In a way, it’s kind of a shame. Imagine what Arnold Schwarzenegger could have done about California’s hostility towards business if he had, oh, perhaps, run for public office? If he had spent the last seven years in a position like Governor, why, he could have fought to improve the business climate in the Golden State and perhaps saved California from one of the highest unemployment rates in the nation, a rapidly-declining tax base, and …
What? He’s been Governor since 2003? Oh.
After seven years in office, it took a personal relationship with The Salad Bowl’s CEO for Schwarzenegger to find out that his state is driving business away? I’d say the surprising thing is that Governor Schwarzenegger admits it.
He also mixes apples and oranges a bit in this case, too. While California’s taxes are too high and block more investment, the problem Schwarzenegger describes in this clip is overregulation, not taxation (and arbitrary enforcement, too). The regulatory burden on California business is so immense, and so layered, that businesses like The Salad Bowl have to have a huge profit upside to bother entering the market. The key point here made by Schwarzenegger (and good for him for recognizing it) is that if it takes California eight months to approve a business for opening while only 30 days in Colorado and 22 days in Texas, businesses will invest first in those states and put California far down their list — especially when considering the high taxes California also imposes along with its regulatory burdens.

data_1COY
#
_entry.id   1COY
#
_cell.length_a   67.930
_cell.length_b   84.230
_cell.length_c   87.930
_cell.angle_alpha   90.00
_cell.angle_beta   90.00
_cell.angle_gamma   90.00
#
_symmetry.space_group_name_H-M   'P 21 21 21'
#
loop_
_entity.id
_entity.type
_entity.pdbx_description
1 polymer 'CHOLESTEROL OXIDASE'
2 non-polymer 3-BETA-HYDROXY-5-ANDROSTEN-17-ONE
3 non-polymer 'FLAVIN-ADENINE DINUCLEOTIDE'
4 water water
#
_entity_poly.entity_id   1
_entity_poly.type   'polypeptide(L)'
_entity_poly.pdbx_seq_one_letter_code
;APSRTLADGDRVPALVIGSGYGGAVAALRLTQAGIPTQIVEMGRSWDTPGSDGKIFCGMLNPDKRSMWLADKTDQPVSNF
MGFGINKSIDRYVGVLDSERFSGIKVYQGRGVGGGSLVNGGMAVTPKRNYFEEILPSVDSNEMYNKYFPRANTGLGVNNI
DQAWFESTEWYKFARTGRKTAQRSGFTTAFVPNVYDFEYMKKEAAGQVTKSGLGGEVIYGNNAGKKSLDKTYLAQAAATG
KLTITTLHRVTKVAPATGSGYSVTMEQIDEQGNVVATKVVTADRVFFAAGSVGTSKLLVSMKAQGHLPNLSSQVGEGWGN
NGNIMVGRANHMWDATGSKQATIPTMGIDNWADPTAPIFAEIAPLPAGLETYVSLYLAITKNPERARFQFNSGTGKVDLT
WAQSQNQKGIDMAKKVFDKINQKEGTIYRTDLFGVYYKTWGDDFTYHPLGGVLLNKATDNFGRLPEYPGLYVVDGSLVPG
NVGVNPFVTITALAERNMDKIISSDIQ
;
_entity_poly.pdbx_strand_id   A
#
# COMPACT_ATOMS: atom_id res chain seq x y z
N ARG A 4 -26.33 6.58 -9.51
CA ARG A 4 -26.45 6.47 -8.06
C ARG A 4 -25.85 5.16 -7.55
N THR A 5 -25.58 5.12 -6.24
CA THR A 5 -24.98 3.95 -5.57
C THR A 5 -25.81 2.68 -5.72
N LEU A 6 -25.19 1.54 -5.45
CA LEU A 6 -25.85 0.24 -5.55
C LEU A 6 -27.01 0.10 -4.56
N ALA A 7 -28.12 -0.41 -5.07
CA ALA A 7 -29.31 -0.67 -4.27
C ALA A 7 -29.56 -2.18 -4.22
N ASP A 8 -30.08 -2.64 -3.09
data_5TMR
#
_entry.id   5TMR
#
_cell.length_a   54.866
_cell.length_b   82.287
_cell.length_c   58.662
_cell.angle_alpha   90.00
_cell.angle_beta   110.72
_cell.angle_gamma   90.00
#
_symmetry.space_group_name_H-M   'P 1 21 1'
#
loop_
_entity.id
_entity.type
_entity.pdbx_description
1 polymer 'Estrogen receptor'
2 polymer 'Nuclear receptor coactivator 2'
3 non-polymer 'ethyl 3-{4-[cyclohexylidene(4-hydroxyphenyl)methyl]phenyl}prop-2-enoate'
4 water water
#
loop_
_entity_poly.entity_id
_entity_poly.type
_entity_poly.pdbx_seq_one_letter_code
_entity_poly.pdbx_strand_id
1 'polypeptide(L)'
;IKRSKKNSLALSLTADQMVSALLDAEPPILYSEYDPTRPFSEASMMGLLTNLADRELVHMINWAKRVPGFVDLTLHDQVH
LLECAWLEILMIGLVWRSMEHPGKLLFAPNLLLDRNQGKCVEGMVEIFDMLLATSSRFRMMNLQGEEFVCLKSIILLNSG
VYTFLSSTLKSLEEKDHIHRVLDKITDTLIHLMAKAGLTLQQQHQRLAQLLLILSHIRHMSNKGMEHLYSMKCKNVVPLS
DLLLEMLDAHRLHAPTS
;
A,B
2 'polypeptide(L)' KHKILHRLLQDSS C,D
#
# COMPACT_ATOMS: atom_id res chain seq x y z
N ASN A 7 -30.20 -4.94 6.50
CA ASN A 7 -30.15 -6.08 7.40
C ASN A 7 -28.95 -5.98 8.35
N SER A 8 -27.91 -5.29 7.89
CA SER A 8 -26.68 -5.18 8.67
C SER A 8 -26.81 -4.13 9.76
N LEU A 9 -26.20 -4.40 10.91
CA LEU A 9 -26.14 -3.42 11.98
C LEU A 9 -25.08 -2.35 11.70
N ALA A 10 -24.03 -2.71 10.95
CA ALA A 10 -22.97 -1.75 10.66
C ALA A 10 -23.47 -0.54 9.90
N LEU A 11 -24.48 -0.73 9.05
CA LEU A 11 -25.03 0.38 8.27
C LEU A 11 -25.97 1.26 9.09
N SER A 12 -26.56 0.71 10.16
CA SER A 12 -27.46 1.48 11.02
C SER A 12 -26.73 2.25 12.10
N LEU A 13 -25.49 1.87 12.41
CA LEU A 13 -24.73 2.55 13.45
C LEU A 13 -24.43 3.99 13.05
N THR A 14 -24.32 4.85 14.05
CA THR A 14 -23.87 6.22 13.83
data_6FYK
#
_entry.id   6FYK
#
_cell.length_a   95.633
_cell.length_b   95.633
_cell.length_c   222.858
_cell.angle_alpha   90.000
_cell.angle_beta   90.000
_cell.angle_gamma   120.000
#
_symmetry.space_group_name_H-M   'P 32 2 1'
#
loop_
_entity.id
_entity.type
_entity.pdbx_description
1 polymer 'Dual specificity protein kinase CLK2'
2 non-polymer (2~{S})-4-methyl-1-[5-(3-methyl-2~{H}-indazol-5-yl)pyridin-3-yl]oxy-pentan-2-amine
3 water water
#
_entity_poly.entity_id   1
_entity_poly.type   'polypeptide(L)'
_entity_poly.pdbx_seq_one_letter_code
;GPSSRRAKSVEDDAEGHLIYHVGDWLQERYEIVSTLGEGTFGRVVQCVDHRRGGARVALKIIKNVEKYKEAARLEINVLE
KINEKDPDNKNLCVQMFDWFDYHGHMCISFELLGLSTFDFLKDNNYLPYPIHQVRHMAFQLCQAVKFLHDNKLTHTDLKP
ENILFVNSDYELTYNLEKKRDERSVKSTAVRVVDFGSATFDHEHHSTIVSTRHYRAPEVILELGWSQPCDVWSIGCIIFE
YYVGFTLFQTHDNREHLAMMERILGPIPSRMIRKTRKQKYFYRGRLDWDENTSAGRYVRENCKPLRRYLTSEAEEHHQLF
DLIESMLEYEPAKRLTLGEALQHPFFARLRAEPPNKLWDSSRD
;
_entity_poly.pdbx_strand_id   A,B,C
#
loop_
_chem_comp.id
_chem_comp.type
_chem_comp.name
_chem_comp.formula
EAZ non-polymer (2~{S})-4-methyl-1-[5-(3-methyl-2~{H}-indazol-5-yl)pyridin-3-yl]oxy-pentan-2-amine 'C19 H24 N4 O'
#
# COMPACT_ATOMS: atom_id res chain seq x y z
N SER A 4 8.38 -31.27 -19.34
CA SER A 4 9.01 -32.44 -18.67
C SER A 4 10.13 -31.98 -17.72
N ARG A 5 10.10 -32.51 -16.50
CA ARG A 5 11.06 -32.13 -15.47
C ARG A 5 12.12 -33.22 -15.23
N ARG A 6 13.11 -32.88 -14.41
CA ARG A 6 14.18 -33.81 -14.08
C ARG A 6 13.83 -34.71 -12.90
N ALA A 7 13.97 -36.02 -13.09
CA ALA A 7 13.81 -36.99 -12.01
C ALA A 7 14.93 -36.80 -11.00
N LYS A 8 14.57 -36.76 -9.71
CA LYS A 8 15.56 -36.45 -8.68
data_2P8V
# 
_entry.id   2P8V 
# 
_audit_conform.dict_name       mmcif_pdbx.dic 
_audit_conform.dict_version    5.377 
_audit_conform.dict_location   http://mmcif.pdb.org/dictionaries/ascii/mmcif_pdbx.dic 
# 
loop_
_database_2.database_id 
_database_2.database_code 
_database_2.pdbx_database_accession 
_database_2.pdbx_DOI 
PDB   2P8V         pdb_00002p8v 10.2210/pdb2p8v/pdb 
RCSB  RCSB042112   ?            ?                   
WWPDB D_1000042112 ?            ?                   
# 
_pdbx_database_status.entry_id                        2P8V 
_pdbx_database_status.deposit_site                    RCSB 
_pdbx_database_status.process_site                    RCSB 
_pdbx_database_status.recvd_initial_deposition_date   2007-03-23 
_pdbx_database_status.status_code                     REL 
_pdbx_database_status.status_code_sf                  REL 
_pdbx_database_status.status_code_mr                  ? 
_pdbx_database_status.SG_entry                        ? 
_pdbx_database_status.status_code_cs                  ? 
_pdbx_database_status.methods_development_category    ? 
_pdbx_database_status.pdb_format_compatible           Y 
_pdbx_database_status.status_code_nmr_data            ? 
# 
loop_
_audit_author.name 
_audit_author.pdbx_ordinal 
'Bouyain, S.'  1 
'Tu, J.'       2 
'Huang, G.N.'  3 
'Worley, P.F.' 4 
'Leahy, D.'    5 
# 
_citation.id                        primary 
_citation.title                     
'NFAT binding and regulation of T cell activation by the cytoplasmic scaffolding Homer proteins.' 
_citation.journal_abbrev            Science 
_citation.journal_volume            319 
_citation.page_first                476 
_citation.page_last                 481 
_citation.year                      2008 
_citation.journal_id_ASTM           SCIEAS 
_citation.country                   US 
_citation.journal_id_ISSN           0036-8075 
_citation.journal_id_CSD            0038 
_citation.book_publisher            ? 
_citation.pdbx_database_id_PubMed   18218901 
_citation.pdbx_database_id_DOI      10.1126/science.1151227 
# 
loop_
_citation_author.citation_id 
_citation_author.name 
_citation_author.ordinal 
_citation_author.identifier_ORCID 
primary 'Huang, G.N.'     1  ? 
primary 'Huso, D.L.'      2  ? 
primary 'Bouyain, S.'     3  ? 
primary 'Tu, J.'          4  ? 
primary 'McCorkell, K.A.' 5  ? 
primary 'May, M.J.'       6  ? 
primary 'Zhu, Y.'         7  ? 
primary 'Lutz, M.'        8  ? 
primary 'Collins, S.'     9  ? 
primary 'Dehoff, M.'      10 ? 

Maybe California should elect a Governor in this cycle who already knows this — or who at least can figure it out in less than 7 years. Which would that be: the former CEO of a multi-billion dollar corporation, or the former two-term governor who helped create the regulatory burdens and spent his entire life drawing checks from taxpayers? (via The Right Scoop)